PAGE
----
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Sugar: A Bittersweet History is a compelling and surprising look at the sweet commodity, from how it Africanized the cane fields of the Caribbean to how it fuelled the Industrial Revolution and jumpstarted the fast- food revolution. The book explores the hidden stories behind this sweet product, revealing how powerful American interests deposed Queen Lili'uokalani of Hawaii, how Hitler tried to ensure a steady supply of beet sugar when enemies threatened to cut off Germany's supply of overseas cane sugar, and how South Africa established a domestic ethanol industry in the wake of anti-apartheid sugar embargos. The book follows the history of sugar to the present day, showing how sugar made eating on the run socially acceptable and played an integral role in today's fast food culture and obesity epidemic.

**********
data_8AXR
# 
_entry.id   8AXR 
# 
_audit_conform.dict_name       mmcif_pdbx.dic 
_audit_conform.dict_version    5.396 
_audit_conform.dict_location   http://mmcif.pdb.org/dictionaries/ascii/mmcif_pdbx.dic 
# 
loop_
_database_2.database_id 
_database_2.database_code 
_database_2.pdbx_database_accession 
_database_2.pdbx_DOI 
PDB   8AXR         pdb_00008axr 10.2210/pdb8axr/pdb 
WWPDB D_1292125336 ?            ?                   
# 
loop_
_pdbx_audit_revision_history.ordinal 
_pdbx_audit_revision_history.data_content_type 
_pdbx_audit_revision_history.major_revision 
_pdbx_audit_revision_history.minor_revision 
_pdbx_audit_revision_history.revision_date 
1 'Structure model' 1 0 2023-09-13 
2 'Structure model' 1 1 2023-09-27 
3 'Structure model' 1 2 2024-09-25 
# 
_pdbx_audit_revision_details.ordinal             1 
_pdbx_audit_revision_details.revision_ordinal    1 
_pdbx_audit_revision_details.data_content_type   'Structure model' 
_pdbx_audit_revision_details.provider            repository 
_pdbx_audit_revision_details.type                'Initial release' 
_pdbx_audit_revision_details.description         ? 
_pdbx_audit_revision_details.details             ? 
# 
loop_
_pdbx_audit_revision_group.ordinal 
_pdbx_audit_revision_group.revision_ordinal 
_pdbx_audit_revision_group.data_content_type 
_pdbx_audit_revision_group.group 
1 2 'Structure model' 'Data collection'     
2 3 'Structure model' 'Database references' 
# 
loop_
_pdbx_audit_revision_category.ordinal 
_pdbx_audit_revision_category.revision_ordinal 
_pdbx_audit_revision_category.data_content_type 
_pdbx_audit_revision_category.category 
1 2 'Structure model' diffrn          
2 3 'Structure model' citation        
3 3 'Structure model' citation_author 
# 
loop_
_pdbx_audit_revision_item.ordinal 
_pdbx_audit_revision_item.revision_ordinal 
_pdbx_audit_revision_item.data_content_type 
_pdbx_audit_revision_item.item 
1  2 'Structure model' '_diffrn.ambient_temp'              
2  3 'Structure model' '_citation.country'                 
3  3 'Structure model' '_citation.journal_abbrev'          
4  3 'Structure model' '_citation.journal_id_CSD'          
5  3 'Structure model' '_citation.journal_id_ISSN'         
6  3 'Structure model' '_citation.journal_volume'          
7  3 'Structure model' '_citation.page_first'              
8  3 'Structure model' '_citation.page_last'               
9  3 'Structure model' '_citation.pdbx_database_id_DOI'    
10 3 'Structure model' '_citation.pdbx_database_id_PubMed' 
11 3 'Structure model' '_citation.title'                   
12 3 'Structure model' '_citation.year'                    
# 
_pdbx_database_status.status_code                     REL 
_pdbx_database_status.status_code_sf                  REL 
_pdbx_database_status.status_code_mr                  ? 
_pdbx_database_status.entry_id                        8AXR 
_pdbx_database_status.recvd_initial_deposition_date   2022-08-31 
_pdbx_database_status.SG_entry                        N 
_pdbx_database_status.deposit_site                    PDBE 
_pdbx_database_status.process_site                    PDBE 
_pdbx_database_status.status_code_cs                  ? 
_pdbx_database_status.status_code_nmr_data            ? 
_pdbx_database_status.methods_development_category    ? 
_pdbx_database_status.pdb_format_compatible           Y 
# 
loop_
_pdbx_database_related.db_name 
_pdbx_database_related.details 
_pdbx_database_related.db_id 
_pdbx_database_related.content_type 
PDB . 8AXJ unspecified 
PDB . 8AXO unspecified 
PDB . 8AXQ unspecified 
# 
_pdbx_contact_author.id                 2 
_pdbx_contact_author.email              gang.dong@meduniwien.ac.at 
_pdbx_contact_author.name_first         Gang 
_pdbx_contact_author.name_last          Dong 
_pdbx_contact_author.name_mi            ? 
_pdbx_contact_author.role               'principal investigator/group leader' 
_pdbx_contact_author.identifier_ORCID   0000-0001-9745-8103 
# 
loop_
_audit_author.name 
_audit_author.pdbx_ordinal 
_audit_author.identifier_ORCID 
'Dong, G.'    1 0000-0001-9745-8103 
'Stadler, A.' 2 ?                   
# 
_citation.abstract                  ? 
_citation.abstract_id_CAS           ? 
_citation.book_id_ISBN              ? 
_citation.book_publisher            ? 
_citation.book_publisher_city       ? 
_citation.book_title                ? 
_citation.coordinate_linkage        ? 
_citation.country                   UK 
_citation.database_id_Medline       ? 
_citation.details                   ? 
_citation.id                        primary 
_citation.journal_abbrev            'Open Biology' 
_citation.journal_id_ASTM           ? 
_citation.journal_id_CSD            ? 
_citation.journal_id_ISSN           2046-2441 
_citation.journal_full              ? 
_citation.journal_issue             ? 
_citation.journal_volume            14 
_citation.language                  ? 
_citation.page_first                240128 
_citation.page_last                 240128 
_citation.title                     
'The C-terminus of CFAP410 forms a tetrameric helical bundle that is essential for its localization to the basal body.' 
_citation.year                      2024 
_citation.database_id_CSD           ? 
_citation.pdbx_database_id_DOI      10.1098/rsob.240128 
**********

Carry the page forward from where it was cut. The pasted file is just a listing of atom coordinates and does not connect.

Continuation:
Impressively researched and commandingly written, Sugar will forever change perceptions of this sweet treat.
Posted June 26, 2010
It is incredibly well written, history narrated as a story and how it relates to current events.
It is very interesting to see how history repeats itself over and over and how the interest of the few with power manipulate the life of the many that are powerless.
Also interesting is how all of this events explain much of the demographics of caribbean nations as well as Hawaii.
But most importantly, we as consumers should be more educated about the REAL price of what we eat,not on money, but on suffering from other human beings, like it is quoted in this book, "the cane watered with blood [of the workers]